Did the prisoners ever think about resistance?

Expert Answers
Ashley Kannan eNotes educator| Certified Educator

I think that this becomes one of the critical points in Wiesel's work.  The element of resistance suggests that individuals who are in the camps see themselves as part of a larger collectivity.  Wiesel is radical and profound in his assertion that the real horror of the Holocaust was how the Nazis were able to effectively remove feelings of resistance in that they were able to dehumanize those who were in the camps.  At points where there might be resistance or the desire for revenge to be externalized, the Nazis were effective in displaying such brutality that no one would speak out or collectivize again.  Consider the hanging of the little boy suspected in being a member of the resistance.  The fact that the Nazis would hang a child and then subject the rest of the prisoners to march past and watch him struggle because his neck was too small for the noose that hung him represented such cruelty and savagery that it undercut any potential hope for manifesting resistance as well as externalization of revenge.  Consider the closing words of the chapter that details this horror:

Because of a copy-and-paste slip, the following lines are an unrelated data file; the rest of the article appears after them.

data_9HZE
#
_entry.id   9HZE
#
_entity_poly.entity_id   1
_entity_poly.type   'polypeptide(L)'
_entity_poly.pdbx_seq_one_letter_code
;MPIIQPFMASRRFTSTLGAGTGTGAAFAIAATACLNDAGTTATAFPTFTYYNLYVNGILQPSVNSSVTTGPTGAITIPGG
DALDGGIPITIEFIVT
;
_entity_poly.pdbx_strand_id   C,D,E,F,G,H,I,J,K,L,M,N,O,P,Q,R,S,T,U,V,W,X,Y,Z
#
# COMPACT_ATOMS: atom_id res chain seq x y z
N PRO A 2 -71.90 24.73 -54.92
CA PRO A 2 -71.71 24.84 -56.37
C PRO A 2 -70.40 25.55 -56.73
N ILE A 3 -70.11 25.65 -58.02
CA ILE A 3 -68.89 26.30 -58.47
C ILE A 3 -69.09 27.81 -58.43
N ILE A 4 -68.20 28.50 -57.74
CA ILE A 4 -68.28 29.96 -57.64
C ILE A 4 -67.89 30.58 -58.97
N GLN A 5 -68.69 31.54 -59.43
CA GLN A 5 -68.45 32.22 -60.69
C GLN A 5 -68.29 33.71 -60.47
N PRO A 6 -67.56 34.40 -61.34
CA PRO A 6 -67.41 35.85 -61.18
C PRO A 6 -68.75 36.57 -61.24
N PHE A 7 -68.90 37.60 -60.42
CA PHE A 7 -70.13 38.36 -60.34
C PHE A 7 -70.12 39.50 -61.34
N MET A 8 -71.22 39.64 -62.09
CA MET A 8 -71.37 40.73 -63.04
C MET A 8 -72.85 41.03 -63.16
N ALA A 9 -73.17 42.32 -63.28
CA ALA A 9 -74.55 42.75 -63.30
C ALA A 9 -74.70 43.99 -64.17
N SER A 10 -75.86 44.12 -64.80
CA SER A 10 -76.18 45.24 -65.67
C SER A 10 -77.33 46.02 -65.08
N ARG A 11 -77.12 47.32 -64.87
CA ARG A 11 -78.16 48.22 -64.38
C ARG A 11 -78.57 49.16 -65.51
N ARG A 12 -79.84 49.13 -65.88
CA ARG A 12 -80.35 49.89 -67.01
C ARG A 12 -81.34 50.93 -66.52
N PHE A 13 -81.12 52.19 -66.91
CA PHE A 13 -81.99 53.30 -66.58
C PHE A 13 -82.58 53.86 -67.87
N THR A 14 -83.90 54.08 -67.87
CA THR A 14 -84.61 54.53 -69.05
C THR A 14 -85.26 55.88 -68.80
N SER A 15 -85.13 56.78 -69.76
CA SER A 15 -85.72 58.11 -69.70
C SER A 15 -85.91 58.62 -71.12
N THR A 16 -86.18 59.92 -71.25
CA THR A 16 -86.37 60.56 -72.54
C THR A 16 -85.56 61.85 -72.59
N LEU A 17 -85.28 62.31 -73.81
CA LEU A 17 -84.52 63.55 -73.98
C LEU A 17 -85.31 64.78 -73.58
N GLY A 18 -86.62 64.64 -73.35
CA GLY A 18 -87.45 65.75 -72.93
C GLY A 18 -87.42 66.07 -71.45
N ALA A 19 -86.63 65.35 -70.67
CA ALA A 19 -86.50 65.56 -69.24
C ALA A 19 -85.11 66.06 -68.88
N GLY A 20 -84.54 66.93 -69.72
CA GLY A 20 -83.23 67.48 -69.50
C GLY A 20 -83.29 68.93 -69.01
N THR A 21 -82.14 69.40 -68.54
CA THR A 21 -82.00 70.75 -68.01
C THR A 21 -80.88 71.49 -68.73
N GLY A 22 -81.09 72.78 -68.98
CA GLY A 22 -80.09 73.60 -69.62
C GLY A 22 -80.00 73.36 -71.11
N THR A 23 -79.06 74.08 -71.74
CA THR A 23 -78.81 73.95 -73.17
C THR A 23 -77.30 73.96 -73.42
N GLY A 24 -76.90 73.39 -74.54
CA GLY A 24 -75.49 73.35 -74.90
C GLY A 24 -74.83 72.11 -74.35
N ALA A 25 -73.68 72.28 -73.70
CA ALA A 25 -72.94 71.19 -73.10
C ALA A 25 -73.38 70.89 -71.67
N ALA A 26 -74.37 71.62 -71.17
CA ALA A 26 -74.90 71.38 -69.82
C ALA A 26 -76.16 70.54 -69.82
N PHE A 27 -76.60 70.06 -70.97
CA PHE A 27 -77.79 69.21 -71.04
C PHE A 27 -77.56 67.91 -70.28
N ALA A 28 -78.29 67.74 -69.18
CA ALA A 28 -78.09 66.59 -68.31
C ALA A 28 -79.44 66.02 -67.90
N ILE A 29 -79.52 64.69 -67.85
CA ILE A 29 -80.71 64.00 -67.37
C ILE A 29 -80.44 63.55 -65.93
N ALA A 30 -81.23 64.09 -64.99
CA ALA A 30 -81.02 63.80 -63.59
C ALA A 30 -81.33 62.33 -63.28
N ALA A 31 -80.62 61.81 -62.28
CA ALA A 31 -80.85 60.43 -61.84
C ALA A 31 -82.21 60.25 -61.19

One of the prisoners asks, “Where is God now?” Another answers, “Where is He? Here He is—He is hanging on this gallows.”

This idea that God, or the redemptive power of salvation and deliverance, is absent or having been silenced by the power of Nazi cruelty is one way in which resistance amongst the prisoners as well as the desire to exact revenge in the camp is silenced and suppressed.